Mona Heights Citizens Association
RE: HOPE GARDENS HOUSING SCHEME
The Mona Heights Citizens Association wishes to add its voice to
the objections being raised by a wide cross-section of the public
to the housing scheme being contemplated for the Hope Gardens lands.
Our views are:-
1. A suitable portion of this area should be left for expansion
of the zoo which is presently not adequate even for the few animals
we have and which has always been a source of delight to our children.
The annual camp held there every year is an environmental and learning
experience for children. What a joy and benefit it would be to them
if there were more animals and a proper wetlands habitat which is
quite feasible in this area due to its proximity to the Hope river.
2. The car parking area for local and overseas visitors to
Hope Gardens and the zoo also needs to be enlarged to accommodate
the growing motor vehicle density. If this is not done imagine the
situation in a few years time with our burgeoning human and automobile
3. With the introduction of more housing in this area the
traffic congestion which we are already experiencing from Papine
along Hope Road and into the City is bound to worsen. Far better
that housing developments be undertaken to the East or West of Kingston
where there is space for new roads accessing the city over the Long
Mountain range, or through a redeveloped West Kingston; alternatively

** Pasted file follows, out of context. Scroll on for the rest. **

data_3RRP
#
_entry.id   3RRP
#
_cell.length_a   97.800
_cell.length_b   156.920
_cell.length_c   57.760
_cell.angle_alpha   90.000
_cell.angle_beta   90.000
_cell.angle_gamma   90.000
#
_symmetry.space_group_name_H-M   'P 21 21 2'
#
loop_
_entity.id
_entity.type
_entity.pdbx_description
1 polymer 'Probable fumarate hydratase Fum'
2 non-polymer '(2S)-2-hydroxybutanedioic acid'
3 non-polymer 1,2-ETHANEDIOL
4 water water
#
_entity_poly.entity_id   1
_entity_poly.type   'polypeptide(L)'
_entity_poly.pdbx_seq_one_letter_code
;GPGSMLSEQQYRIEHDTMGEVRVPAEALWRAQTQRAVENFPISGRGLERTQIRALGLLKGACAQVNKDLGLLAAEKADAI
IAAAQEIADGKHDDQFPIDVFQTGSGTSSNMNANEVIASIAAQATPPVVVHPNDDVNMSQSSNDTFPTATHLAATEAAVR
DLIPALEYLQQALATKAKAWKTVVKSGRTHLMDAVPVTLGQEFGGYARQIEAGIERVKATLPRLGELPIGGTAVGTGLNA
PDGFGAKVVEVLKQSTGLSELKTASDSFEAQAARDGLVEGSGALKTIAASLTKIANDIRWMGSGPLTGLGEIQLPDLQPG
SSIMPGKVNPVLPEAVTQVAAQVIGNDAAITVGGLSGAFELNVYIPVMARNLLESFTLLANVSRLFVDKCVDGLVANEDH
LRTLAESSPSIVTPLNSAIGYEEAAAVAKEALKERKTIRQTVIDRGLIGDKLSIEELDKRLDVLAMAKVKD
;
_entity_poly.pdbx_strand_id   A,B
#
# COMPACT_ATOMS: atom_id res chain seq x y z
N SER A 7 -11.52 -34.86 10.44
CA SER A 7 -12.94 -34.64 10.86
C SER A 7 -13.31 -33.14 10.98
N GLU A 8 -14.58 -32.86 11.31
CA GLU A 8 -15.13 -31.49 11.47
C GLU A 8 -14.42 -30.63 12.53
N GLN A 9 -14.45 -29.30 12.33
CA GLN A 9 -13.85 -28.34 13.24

to a ring road which simply has to come about sooner of later.
4. Space should also be left for further expansion of the
University of Technology which is fast outgrowing its presently
allotted space. As at modern universities all over the World the
campus and its faculties should be integrated with surrounding gardens
and parks to provide the most conducive atmosphere for mental development
and creativity. Before any decision is taken in relation to the
subject scheme an envoy should be dispatched to York University
in Toronto, for instance, to learn and observe modern concepts in
this particular field.
5. Sewage disposal is also an increasingly serious problem.
Already there are far too many absorption sewer pits serving housing
developments in the Liguanea Plains. Wells are needed in the lower
Kingston area by a number of manufacturers for their processing
operations. The Kingston Icemaking Company for example could not
possibly manufacture ice for the price at which it is selling if
it had to purchase all its requirements from the National Water
Commission. Although very sophisticated purification plant is being
employed there is a limit of pollution to our underground streams
that can be tolerated. Seprod, Caribbean Products and Desnoes &
Geddes brewery are other cases in point. Again before any decision
is taken to go ahead with this scheme a study by appropriately qualified
(including local), professionals must be undertaken.
As an Association we join all those who are against reckless development
of this particular area. We do not believe that housing schemes
have any place in the small remaining parklands and recreational
spaces available to our citizens now and the distant future.